Article Text

Download PDFPDF

LSO-083 ‘Systemic lupus erythematosus women with lupus nephritis in pregnancy therapeutic challenge (SWITCH)’: the systemic lupus international collaborating clinics experience
  1. Joo-Young (Esther) Lee1,
  2. Arielle Mendel1,
  3. Anca Askanase2,
  4. Sang-Cheol Bae3,
  5. Jill Buyon4,
  6. Ann E Clarke5,
  7. Nathalie Costedoat-Chalumeau6,
  8. Paul R Fortin7,
  9. Dafna Gladman8,
  10. Rosalind Ramsey-Goldman9,
  11. John G Hanly10,
  12. Murat Inanç11,
  13. David Isenberg12,
  14. Anselm Mak13,
  15. Marta Mosca14,
  16. Michelle Petri15,
  17. Anisur Rahman12,
  18. Jorge Sanchez-Guerrero16,
  19. Murray Urowitz17,
  20. Daniel Wallace18,
  21. Sasha Bernatsky1 and
  22. Évelyne Vinet1
  1. 1Department of Medicine, Division of Rheumatology, Research Institute of McGill University Health Centre, Canada
  2. 2Department of Medicine, Division of Rheumatology, Columbia University Lupus Center, USA
  3. 3Department of Rheumatology, Hanyang University Hospital for Rheumatic Diseases, Republic of Korea
  4. 4Department of Medicine, Division of Rheumatology, New York University Medical Center, USA
  5. 5Department of Medicine, Division of Rheumatology, Cumming School of Medicine, University of Calgary, Canada
  6. 6Department of Medicine, Centre de Reference Maladies Auto-immunes et Systemiques Rares, Hospital Cochin, France
  7. 7Department of Medicine, Division of Rheumatology, Centre ARThrite, Centre Hospitalier Universitaire de Québec, Université Laval, Canada
  8. 8Department of Medicine, University Health Network, Toronto Western Research Institute, University of Toronto, Canada
  9. 9Department of Medicine, Division of Rheumatology, Feinberg School of Medicine, Northwestern University, USA
  10. 10Department of Medicine, Division of Rheumatology, Queen Elizabeth II Health Sciences Center, Nova Scotia Rehabilitation Site, Dalhousie University, Canada
  11. 11Department of Internal Medicine, Division of Rheumatology, Istanbul University, Turkey
  12. 12Department of Rheumatology, University College London, UK
  13. 13Department of Medicine, Division of Rheumatology, Yoo Loo Lin School of Medicine, National University of Singapore, Singapore
  14. 14Department of Rheumatology and Immunology, University of Pisa, Italy
  15. 15Department of Medicine, Division of Rheumatology, Johns Hopkins University School of Medicine, USA
  16. 16Department of Medicine, Division of Rheumatology, Mount Sinai Hospital, University Health Network, University of Toronto, Canada
  17. 17Department of Medicine, Division of Rheumatology, Toronto Western Hospital, University of Toronto, Canada
  18. 18Department of Medicine, Division of Rheumatology, Cedars-Sinai Medical Centre, David Geffen School of Medicine Center at UCLA, USA


Background Many SLE patients develop lupus nephritis (LN) and receive mycophenolate mofetil (MMF), a teratogenic drug. Guidelines recommend azathioprine (AZA) in SLE pregnancy without providing guidance on pharmacogenetic testing and therapeutic monitoring although these may help personalize therapy (e.g., identifying ‘shunters’, non-adherence). We evaluated practice patterns pertaining to SLE women with LN in preconception and gestational periods, focusing on pharmacogenetic testing and drug monitoring.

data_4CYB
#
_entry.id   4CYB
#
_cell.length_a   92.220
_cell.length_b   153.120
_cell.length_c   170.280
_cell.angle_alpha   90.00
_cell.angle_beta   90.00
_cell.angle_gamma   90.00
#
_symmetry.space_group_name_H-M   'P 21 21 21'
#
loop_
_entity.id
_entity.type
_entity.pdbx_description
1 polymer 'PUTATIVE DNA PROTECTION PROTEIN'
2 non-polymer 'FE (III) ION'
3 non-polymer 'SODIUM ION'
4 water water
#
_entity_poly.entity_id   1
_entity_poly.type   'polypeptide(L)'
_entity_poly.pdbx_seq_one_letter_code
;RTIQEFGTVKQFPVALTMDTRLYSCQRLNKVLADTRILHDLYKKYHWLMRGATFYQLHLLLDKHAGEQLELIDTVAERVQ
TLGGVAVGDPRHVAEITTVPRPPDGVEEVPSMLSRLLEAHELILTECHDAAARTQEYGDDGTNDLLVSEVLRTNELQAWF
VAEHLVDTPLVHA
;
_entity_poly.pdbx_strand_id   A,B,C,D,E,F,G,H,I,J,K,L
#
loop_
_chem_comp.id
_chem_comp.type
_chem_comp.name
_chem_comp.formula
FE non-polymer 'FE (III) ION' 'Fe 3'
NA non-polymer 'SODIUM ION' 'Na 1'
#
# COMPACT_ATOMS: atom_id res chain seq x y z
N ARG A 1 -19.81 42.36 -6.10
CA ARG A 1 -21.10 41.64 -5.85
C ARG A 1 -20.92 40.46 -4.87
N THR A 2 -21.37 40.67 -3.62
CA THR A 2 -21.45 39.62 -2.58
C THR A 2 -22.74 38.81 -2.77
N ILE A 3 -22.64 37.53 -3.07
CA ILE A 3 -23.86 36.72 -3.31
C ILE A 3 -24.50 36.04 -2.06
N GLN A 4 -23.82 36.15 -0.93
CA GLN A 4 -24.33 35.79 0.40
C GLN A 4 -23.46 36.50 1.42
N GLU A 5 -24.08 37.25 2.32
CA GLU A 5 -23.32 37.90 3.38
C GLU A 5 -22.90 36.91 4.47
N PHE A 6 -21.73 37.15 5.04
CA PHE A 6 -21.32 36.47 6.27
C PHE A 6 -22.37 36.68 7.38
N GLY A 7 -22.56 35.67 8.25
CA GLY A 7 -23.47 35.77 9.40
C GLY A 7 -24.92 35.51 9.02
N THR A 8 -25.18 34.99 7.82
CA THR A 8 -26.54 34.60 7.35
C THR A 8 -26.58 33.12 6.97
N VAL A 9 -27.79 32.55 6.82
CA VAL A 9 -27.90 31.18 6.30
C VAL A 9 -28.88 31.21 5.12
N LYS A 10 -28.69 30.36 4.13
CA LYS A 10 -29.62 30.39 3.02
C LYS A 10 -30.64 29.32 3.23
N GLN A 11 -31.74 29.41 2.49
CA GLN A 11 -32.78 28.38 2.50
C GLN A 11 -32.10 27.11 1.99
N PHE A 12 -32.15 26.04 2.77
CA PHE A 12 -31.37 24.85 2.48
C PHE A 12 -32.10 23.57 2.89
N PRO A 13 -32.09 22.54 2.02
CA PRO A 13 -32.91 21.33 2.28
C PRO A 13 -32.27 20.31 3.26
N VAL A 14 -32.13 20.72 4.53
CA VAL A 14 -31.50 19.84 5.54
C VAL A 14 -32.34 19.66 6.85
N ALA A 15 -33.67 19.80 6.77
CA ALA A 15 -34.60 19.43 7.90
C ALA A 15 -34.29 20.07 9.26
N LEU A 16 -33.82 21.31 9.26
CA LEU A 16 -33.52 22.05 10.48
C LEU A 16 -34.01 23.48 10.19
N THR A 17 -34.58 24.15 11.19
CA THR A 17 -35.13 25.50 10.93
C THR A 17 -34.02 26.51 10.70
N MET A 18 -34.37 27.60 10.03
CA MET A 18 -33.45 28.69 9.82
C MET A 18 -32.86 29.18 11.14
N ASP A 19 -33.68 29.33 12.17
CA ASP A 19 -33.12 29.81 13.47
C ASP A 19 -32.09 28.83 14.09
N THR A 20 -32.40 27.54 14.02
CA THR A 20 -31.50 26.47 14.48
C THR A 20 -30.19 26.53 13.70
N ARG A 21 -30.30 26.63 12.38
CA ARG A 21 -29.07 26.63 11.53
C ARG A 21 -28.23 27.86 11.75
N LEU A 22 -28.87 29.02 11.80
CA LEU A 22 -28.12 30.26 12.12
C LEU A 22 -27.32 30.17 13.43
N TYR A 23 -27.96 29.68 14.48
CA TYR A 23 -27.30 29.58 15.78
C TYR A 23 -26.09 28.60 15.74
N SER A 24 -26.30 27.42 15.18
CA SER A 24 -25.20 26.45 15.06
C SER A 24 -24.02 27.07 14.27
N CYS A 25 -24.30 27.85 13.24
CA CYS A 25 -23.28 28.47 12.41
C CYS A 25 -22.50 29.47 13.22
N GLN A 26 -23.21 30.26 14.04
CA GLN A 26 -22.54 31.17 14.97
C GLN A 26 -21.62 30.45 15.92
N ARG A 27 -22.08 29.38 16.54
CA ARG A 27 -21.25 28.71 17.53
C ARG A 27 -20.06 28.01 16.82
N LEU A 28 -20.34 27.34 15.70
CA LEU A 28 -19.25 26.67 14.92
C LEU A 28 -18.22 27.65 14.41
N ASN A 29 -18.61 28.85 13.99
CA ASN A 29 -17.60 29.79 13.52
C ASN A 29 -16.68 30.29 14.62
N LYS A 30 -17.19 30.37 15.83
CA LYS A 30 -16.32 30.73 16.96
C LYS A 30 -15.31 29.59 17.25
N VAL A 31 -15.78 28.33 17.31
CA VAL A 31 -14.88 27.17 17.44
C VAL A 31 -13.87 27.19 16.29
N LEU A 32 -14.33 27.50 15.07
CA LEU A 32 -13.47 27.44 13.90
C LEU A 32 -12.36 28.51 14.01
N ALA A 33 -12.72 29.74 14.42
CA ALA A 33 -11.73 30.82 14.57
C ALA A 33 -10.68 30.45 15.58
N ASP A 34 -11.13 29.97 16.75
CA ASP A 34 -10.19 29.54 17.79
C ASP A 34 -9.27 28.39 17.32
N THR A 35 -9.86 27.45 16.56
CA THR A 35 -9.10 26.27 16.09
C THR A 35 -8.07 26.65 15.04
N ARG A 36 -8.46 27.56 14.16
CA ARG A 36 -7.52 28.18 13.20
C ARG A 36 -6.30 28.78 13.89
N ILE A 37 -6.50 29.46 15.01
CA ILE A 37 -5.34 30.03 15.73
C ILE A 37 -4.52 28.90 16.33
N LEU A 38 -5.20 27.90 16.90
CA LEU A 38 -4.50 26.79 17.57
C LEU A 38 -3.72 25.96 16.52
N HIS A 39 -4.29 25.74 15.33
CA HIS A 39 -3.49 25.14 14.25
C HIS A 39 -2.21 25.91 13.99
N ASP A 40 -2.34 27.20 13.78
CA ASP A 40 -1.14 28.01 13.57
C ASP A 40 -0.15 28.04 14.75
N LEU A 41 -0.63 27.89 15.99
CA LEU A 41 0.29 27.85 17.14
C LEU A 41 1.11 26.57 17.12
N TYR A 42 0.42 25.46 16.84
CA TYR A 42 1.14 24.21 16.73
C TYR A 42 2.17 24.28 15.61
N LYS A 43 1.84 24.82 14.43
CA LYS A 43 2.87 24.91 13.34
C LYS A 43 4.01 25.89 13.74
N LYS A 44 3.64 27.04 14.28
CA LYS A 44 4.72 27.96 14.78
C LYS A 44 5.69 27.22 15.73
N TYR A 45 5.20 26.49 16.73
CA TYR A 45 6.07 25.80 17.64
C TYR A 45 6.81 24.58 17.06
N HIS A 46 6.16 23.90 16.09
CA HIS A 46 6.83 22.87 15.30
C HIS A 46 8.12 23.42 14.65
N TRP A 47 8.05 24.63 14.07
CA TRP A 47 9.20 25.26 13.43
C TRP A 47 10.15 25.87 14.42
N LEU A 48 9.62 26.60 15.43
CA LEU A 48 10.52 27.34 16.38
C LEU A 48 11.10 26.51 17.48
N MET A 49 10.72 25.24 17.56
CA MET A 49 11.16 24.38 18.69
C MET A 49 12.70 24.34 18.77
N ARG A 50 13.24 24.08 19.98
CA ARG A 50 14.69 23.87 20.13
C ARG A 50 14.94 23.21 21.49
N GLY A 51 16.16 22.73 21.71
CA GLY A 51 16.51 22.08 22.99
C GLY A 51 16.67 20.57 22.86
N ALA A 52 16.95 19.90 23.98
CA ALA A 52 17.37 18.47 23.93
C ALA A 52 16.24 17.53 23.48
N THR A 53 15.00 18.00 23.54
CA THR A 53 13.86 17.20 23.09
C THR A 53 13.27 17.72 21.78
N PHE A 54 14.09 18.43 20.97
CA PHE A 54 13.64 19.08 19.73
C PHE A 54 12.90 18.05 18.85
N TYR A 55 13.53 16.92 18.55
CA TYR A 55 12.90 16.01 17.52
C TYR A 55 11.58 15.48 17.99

Methods In 02/2022, we distributed an electronic survey to 39 Systemic Lupus International Collaborating Clinics (SLICC) members. Physicians were queried about number of LN patients seen for pregnancy planning, wait time physicians recommend preconception after renal response, choice of pregnancy-compatible immunosuppressive when switching from MMF, pharmacogenetic testing before AZA initiation, and therapeutic monitoring.

Results Response rate was 74%. On average, respondents saw 7.2 (standard deviation 6.6) LN patients in the preceding year for pre-pregnancy counselling. Most (93%) recommended waiting for a minimal time after achieving renal response on MMF before transitioning to a pregnancy-compatible immunosuppressive (19% suggested ≤ 6 months, 44% 6–11 months, 30% 12–23 months). In patients with inactive LN for ≥ 2 years, 86% switched immunosuppressives, while 14% discontinued MMF without switching. First choice of pregnancy-compatible immunosuppressive was AZA (90%). Tacrolimus (TAC) was preferred over cyclosporine (CsA) by 96% as second option. When initiating AZA, 38% never assessed thiopurine methyltransferase (TPMT) genotype and/or phenotype and 97% never tested for nudix hydrolase 15 (NUDT15) gene. When switching MMF to AZA preconception, 14% measured 6-mercaptopurine (6-MP) levels. Most (56%) faced barriers to 6-MP testing related to access, cost, and wait times. When patients were on TAC or CsA, 48% monitored drug each trimester, while 44% never did.

Conclusions There is low use of pharmacogenetic testing and therapeutic monitoring when transitioning MMF to a pregnancy-compatible drug preconception. We identified potential care gaps, which could be addressed by future pragmatic trials.

  • Therapeutic monitoring
  • Personalized management
  • Systemic lupus erythematosus pregnancy

This is an open access article distributed in accordance with the Creative Commons Attribution Non Commercial (CC BY-NC 4.0) license, which permits others to distribute, remix, adapt, build upon this work non-commercially, and license their derivative works on different terms, provided the original work is properly cited, appropriate credit is given, any changes made indicated, and the use is non-commercial. See:

Statistics from

Request Permissions

If you wish to reuse any or all of this article please use the link below which will take you to the Copyright Clearance Center’s RightsLink service. You will be able to get a quick price and instant permission to reuse the content in many different ways.